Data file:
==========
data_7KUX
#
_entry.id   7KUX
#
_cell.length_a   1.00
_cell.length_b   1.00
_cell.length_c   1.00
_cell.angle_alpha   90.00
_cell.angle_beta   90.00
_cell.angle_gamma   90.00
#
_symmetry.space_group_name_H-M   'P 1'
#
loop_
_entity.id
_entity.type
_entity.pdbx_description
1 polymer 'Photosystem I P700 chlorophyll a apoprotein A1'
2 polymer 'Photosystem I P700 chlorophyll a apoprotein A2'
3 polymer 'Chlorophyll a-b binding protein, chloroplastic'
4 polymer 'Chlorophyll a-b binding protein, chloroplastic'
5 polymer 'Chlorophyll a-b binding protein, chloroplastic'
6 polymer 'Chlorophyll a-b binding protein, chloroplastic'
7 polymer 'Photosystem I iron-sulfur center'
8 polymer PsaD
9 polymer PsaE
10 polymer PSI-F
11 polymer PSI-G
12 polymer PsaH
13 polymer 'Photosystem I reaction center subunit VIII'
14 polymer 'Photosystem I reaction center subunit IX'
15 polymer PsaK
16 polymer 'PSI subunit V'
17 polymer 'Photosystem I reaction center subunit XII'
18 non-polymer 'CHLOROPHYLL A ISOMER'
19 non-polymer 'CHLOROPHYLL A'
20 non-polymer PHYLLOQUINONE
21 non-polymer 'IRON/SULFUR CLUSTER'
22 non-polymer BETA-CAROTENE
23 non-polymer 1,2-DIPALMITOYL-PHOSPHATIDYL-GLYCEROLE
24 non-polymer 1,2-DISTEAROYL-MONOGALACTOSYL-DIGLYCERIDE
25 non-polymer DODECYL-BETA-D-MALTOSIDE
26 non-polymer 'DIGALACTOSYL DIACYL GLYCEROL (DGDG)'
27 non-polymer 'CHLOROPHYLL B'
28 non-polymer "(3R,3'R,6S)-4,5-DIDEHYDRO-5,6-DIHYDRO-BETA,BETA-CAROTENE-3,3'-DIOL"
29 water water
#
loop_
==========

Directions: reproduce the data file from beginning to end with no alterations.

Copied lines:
data_7KUX
#
_entry.id   7KUX
#
_cell.length_a   1.00
_cell.length_b   1.00
_cell.length_c   1.00
_cell.angle_alpha   90.00
_cell.angle_beta   90.00
_cell.angle_gamma   90.00
#
_symmetry.space_group_name_H-M   'P 1'
#
loop_
_entity.id
_entity.type
_entity.pdbx_description
1 polymer 'Photosystem I P700 chlorophyll a apoprotein A1'
2 polymer 'Photosystem I P700 chlorophyll a apoprotein A2'
3 polymer 'Chlorophyll a-b binding protein, chloroplastic'
4 polymer 'Chlorophyll a-b binding protein, chloroplastic'
5 polymer 'Chlorophyll a-b binding protein, chloroplastic'
6 polymer 'Chlorophyll a-b binding protein, chloroplastic'
7 polymer 'Photosystem I iron-sulfur center'
8 polymer PsaD
9 polymer PsaE
10 polymer PSI-F
11 polymer PSI-G
12 polymer PsaH
13 polymer 'Photosystem I reaction center subunit VIII'
14 polymer 'Photosystem I reaction center subunit IX'
15 polymer PsaK
16 polymer 'PSI subunit V'
17 polymer 'Photosystem I reaction center subunit XII'
18 non-polymer 'CHLOROPHYLL A ISOMER'
19 non-polymer 'CHLOROPHYLL A'
20 non-polymer PHYLLOQUINONE
21 non-polymer 'IRON/SULFUR CLUSTER'
22 non-polymer BETA-CAROTENE
23 non-polymer 1,2-DIPALMITOYL-PHOSPHATIDYL-GLYCEROLE
24 non-polymer 1,2-DISTEAROYL-MONOGALACTOSYL-DIGLYCERIDE
25 non-polymer DODECYL-BETA-D-MALTOSIDE
26 non-polymer 'DIGALACTOSYL DIACYL GLYCEROL (DGDG)'
27 non-polymer 'CHLOROPHYLL B'
28 non-polymer "(3R,3'R,6S)-4,5-DIDEHYDRO-5,6-DIHYDRO-BETA,BETA-CAROTENE-3,3'-DIOL"
29 water water
#
loop_